Why You Should Adopt A Senior Pet

Why You Should Adopt A Senior Pet

Why You Should Adopt A Senior Pet

November is Adopt A Senior Pet Month. Senior pets offer so much joy and companionship, but often get overlooked for their younger counterparts and many have to be euthanized when they don’t find their forever homes. While having a pet of any age comes with both benefits and challenges, we hope you’ll consider adopting a senior pet after reading this.

What is considered a senior dog? According to the American Animal Hospital Association’s guidelines, a pet is in their “senior” years when they’ve reached the last 25% of their life expectancy. For example, a Golden Retriever is a senior around 8 years old, but a Chihuahua is a senior around 11 years old. However, even by these guidelines, seniors and their energy/activity levels may vary.

Senior dog playing with Mini Metro Ball, pet-safe tennis ball

When you adopt a senior pet, they are extremely appreciative. They seem to know how lucky they are to have a home. It might not take them as much time to get comfortable and show you their love and gratitude.

You know what you’re getting. There are no surprises as to how big your dog will be. Since senior pets have set personalities and probably lived with humans before, you have a good idea of how they’ll act prior to taking them home. You’ll also know their grooming needs.

Most senior pets are already trained. There’s a high probability that you won’t have to worry about destructive behavior or potty training. They’ll also know some basic commands. If your senior pet does require training, they might be easier to train due to better attention span.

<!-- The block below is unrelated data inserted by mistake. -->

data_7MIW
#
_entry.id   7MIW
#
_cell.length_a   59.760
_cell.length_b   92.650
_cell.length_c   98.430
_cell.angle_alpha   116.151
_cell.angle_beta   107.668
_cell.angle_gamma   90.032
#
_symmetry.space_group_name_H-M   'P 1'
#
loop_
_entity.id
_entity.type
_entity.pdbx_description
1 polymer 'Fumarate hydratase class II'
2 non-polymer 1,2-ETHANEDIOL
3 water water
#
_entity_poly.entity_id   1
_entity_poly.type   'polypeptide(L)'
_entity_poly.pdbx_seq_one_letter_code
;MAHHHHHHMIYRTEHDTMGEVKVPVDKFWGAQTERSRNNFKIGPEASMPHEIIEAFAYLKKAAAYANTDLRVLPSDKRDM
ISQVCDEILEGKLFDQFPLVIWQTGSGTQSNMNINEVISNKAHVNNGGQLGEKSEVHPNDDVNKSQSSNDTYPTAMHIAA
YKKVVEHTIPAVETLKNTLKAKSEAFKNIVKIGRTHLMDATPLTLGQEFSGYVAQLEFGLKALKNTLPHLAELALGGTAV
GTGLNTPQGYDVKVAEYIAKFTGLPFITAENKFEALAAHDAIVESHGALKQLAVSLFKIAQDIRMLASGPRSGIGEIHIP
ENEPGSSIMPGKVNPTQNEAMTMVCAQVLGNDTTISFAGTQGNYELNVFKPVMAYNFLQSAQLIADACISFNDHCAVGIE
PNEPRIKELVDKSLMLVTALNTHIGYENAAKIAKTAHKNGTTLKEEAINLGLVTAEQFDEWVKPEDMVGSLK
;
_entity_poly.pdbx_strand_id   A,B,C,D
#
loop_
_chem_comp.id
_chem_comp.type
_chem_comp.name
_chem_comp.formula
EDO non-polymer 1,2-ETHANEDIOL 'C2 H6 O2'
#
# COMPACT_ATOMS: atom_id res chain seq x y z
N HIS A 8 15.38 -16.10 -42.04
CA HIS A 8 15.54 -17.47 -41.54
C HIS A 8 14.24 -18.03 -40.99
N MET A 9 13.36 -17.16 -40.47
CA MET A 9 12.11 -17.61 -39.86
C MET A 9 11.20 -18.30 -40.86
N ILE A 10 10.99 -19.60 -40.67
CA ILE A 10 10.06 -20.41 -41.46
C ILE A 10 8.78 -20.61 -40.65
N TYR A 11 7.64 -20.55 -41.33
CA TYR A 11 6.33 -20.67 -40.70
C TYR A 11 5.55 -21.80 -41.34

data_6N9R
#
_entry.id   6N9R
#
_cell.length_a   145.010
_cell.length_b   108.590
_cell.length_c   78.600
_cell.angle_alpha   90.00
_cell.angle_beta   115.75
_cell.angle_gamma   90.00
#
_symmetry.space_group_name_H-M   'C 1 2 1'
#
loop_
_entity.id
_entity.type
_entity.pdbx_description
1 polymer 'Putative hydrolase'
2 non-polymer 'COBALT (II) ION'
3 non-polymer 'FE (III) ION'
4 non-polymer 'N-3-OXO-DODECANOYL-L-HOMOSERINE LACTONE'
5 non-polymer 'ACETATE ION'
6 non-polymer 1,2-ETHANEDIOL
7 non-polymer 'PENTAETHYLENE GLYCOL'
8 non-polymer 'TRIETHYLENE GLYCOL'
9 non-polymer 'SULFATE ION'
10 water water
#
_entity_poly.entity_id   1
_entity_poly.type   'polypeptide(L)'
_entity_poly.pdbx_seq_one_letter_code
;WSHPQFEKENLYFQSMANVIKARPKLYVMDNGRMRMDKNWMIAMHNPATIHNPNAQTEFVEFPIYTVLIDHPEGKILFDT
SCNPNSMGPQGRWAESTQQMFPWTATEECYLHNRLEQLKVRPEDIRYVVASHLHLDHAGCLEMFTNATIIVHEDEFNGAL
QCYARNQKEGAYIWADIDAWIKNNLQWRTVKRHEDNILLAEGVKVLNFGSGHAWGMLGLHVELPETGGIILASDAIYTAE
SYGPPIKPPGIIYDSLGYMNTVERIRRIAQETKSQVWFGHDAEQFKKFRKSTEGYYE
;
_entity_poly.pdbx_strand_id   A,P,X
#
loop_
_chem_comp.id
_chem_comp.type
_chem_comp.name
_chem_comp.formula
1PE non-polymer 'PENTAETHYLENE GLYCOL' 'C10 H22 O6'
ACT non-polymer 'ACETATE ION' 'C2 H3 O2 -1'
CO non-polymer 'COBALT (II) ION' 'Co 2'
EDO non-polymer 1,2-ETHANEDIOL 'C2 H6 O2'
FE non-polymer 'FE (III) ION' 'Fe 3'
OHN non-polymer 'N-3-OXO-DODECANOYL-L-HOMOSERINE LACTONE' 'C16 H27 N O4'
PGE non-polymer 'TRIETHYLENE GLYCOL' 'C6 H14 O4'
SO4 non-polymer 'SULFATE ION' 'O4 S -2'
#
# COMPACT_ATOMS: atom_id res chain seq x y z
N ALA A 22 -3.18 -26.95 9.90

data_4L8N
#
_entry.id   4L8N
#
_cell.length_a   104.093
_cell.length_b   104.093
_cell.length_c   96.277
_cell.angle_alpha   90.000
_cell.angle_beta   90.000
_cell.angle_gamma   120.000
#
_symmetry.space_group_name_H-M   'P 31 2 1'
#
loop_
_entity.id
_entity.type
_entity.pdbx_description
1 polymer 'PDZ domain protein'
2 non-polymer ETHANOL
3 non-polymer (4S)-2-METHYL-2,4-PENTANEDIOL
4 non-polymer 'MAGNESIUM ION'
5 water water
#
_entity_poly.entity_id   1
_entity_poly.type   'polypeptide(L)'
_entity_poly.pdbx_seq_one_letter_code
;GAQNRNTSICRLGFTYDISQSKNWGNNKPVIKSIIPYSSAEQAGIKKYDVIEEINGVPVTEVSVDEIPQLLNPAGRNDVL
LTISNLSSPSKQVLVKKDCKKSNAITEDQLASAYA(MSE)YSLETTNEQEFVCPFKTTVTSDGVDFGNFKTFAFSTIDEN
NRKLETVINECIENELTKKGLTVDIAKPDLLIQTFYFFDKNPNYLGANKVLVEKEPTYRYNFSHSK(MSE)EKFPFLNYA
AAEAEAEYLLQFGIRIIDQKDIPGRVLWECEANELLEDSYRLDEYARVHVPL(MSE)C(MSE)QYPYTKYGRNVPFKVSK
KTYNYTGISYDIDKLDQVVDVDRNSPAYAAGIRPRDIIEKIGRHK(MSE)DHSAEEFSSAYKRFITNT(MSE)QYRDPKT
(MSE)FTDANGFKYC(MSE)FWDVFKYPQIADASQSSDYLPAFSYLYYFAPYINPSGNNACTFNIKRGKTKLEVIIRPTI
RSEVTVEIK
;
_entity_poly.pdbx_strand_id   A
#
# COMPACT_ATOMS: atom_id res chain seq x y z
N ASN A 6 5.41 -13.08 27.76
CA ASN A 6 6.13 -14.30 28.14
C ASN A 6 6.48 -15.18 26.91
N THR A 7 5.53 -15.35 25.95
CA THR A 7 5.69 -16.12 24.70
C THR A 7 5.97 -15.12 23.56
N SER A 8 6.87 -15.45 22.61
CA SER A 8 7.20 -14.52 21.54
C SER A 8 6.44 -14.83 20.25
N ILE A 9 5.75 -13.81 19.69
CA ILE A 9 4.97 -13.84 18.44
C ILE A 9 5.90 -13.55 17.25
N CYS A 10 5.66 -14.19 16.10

They might be a perfect fit for your life. If you are a senior or have a busy lifestyle, a senior pet might be just what you need. They can be content laying on the couch all day and won’t require as much exercise. They also don’t demand as much attention as younger pets. You may have to move a little slower on walks, but that could be just what you need.

Adopting one can be easier. Puppies and kitties tend to receive more applications, so you’ll have a better chance of being approved for a senior. Your senior pet will most likely be spayed/neutered, have their vaccinations, and adoption costs are typically lower.

You’ll feel great knowing you were able to provide a loving home for a pet during their golden years. Adoption in general is very admirable, but when you factor in the older age that makes it even more amazing. Some senior pets have been at shelters for years and others may have recently lost their humans. No pet deserves to spend their years in a shelter (or worse, euthanized), so we commend you for choosing a senior pet.

Let us know in the comments if you have a senior pet!

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